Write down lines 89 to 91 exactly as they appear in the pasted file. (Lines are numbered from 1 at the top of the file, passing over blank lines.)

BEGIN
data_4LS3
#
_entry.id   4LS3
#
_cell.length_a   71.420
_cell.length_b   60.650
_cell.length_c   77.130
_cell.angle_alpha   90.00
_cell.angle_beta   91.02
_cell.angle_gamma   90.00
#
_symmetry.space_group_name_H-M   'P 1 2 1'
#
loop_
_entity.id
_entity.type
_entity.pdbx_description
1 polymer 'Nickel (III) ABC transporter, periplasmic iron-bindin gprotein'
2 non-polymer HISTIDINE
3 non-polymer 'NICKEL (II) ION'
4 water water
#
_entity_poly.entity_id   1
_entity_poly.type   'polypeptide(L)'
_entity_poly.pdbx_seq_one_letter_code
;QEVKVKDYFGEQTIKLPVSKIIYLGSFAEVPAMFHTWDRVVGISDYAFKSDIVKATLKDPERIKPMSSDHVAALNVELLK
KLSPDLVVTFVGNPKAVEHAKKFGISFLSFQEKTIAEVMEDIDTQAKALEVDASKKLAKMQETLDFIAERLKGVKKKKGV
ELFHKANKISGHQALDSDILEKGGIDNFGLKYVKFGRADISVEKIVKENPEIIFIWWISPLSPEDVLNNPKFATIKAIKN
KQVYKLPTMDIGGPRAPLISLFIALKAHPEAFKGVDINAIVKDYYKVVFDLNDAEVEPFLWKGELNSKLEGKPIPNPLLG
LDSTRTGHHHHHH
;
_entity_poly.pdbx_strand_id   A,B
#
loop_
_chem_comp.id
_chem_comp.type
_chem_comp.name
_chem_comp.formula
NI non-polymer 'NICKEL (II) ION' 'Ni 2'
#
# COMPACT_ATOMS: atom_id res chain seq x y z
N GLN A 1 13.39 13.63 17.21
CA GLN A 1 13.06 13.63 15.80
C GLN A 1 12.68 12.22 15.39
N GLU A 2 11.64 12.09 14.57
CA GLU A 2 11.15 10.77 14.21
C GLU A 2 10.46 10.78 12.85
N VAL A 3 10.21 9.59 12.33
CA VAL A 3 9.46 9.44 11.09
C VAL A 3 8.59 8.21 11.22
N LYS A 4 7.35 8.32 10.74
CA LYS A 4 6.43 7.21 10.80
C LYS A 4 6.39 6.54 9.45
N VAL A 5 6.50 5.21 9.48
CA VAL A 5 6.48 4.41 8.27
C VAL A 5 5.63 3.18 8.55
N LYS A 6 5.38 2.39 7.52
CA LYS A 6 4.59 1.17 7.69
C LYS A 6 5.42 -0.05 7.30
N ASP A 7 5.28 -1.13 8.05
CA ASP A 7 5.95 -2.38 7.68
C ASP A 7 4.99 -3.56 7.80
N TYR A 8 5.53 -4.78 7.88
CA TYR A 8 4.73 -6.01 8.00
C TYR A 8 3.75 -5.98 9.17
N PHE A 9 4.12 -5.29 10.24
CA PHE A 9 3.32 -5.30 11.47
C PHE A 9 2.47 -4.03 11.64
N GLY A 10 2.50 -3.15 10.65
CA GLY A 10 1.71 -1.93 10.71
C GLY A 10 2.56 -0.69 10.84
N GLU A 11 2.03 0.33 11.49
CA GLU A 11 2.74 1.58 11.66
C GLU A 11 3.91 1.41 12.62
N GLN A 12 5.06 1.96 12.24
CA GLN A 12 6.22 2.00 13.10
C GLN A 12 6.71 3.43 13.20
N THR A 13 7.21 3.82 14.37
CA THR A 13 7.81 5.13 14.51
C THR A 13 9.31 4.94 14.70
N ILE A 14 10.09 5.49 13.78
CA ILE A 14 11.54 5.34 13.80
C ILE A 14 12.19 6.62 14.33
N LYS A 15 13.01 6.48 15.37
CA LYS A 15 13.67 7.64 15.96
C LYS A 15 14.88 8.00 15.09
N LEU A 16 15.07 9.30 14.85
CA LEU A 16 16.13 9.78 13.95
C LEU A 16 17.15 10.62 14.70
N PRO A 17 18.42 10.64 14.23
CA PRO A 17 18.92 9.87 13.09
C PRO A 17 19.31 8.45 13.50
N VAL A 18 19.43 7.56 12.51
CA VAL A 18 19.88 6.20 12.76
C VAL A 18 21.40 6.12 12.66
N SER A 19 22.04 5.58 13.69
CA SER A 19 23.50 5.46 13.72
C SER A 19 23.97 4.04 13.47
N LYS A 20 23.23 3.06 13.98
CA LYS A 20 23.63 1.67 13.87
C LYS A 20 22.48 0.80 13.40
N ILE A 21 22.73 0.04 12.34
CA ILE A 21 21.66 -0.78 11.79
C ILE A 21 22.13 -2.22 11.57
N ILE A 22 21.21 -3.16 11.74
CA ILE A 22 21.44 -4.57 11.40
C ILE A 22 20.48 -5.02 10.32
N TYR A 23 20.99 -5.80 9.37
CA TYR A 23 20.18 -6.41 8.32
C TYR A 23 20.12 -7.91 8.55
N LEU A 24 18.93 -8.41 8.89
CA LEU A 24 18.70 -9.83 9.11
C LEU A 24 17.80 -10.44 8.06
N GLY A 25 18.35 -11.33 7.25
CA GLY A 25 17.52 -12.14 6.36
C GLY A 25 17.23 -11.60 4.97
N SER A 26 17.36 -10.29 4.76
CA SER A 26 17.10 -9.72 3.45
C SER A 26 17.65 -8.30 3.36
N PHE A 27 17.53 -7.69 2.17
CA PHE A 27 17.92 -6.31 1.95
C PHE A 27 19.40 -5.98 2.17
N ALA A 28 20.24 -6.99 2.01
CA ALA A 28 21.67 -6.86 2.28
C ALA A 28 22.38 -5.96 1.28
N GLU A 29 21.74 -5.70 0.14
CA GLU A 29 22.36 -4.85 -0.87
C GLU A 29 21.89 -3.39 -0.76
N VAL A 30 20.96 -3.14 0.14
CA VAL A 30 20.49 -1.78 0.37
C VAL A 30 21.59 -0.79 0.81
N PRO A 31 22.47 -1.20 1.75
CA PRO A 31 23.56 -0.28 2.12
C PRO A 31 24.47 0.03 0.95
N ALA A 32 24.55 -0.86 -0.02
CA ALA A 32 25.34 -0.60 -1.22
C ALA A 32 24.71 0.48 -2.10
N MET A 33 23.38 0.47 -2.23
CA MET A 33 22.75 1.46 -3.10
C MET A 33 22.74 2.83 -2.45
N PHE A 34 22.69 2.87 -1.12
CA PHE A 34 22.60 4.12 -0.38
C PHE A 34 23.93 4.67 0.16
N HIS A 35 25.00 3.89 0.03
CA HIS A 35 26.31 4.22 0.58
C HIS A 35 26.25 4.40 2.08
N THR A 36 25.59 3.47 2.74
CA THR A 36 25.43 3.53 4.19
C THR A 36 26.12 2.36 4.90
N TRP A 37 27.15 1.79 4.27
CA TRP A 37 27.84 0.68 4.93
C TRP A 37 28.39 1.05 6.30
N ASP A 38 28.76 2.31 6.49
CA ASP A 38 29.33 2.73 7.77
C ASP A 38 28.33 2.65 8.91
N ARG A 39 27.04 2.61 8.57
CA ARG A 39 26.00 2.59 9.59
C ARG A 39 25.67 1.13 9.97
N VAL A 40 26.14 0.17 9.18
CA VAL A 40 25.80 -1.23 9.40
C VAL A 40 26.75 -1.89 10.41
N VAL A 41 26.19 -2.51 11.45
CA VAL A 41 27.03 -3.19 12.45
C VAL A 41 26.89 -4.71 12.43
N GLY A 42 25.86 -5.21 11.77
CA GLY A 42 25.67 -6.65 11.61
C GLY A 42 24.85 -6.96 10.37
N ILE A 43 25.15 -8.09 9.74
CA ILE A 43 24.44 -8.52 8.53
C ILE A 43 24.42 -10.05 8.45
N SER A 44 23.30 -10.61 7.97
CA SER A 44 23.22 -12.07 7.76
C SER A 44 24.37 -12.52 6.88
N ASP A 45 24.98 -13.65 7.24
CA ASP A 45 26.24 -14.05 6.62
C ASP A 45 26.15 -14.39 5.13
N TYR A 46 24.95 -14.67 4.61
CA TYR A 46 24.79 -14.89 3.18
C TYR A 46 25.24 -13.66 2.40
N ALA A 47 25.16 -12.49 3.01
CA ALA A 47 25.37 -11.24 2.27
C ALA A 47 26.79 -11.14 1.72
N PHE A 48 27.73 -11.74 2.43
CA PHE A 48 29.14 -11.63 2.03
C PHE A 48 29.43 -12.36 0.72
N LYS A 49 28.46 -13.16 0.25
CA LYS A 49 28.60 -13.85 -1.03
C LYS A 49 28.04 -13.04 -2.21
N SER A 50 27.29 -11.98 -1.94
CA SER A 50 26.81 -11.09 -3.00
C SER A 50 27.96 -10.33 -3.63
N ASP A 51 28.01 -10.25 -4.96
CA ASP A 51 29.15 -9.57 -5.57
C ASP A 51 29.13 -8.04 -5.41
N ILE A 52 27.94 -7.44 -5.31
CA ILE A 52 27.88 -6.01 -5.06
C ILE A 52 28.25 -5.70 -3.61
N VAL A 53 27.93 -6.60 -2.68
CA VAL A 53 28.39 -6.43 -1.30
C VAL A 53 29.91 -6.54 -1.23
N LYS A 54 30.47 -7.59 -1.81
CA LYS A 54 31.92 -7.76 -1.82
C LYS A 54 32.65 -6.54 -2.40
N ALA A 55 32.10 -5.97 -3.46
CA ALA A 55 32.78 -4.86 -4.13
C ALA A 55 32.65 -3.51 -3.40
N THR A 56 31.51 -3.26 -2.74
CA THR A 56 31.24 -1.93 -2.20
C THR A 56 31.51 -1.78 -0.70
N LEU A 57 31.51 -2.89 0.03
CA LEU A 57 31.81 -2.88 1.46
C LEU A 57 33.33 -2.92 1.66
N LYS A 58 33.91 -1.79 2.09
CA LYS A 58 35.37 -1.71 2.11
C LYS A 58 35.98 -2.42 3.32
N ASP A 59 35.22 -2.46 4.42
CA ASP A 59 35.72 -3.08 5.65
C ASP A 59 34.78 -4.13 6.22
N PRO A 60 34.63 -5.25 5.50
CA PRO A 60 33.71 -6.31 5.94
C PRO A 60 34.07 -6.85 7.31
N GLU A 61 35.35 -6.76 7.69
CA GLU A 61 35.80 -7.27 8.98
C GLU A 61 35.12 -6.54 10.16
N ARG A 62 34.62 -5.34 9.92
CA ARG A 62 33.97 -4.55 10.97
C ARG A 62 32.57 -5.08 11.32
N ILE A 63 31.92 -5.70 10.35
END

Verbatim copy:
C LEU A 16 17.15 10.62 14.70
N PRO A 17 18.42 10.64 14.23
CA PRO A 17 18.92 9.87 13.09